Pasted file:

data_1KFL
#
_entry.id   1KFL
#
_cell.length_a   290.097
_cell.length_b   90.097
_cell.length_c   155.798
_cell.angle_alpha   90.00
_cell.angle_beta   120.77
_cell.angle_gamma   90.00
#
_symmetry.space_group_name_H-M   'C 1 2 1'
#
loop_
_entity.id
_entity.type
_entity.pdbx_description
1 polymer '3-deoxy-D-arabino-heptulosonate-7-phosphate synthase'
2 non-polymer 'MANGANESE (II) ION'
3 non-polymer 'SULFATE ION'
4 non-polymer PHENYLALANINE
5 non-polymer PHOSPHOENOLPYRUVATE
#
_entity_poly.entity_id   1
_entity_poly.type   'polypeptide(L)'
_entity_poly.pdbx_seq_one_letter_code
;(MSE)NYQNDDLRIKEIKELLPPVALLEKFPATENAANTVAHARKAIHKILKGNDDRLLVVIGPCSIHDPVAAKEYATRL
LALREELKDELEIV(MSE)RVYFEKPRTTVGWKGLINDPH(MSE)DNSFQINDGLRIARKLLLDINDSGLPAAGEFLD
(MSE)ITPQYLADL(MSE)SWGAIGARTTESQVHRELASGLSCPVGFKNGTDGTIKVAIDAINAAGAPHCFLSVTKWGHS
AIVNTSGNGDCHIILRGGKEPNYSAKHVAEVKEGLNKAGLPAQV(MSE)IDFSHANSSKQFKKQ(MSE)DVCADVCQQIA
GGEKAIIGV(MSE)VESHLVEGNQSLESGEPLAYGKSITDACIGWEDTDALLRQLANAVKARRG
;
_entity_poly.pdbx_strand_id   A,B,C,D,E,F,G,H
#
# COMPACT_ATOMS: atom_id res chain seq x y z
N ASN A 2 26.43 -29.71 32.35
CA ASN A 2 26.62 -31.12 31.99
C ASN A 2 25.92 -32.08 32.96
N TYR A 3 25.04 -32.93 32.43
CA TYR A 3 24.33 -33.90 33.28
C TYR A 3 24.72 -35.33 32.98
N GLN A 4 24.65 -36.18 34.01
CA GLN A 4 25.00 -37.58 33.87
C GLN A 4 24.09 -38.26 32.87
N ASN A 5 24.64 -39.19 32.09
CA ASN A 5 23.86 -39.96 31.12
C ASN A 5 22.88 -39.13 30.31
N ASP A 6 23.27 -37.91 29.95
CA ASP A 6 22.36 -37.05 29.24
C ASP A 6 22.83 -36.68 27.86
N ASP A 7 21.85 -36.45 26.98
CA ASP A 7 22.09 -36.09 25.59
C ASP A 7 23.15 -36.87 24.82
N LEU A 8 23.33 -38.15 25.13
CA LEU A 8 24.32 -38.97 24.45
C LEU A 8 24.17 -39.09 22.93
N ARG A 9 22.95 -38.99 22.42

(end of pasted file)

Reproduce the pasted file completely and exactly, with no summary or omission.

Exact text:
data_1KFL
#
_entry.id   1KFL
#
_cell.length_a   290.097
_cell.length_b   90.097
_cell.length_c   155.798
_cell.angle_alpha   90.00
_cell.angle_beta   120.77
_cell.angle_gamma   90.00
#
_symmetry.space_group_name_H-M   'C 1 2 1'
#
loop_
_entity.id
_entity.type
_entity.pdbx_description
1 polymer '3-deoxy-D-arabino-heptulosonate-7-phosphate synthase'
2 non-polymer 'MANGANESE (II) ION'
3 non-polymer 'SULFATE ION'
4 non-polymer PHENYLALANINE
5 non-polymer PHOSPHOENOLPYRUVATE
#
_entity_poly.entity_id   1
_entity_poly.type   'polypeptide(L)'
_entity_poly.pdbx_seq_one_letter_code
;(MSE)NYQNDDLRIKEIKELLPPVALLEKFPATENAANTVAHARKAIHKILKGNDDRLLVVIGPCSIHDPVAAKEYATRL
LALREELKDELEIV(MSE)RVYFEKPRTTVGWKGLINDPH(MSE)DNSFQINDGLRIARKLLLDINDSGLPAAGEFLD
(MSE)ITPQYLADL(MSE)SWGAIGARTTESQVHRELASGLSCPVGFKNGTDGTIKVAIDAINAAGAPHCFLSVTKWGHS
AIVNTSGNGDCHIILRGGKEPNYSAKHVAEVKEGLNKAGLPAQV(MSE)IDFSHANSSKQFKKQ(MSE)DVCADVCQQIA
GGEKAIIGV(MSE)VESHLVEGNQSLESGEPLAYGKSITDACIGWEDTDALLRQLANAVKARRG
;
_entity_poly.pdbx_strand_id   A,B,C,D,E,F,G,H
#
# COMPACT_ATOMS: atom_id res chain seq x y z
N ASN A 2 26.43 -29.71 32.35
CA ASN A 2 26.62 -31.12 31.99
C ASN A 2 25.92 -32.08 32.96
N TYR A 3 25.04 -32.93 32.43
CA TYR A 3 24.33 -33.90 33.28
C TYR A 3 24.72 -35.33 32.98
N GLN A 4 24.65 -36.18 34.01
CA GLN A 4 25.00 -37.58 33.87
C GLN A 4 24.09 -38.26 32.87
N ASN A 5 24.64 -39.19 32.09
CA ASN A 5 23.86 -39.96 31.12
C ASN A 5 22.88 -39.13 30.31
N ASP A 6 23.27 -37.91 29.95
CA ASP A 6 22.36 -37.05 29.24
C ASP A 6 22.83 -36.68 27.86
N ASP A 7 21.85 -36.45 26.98
CA ASP A 7 22.09 -36.09 25.59
C ASP A 7 23.15 -36.87 24.82
N LEU A 8 23.33 -38.15 25.13
CA LEU A 8 24.32 -38.97 24.45
C LEU A 8 24.17 -39.09 22.93
N ARG A 9 22.95 -38.99 22.42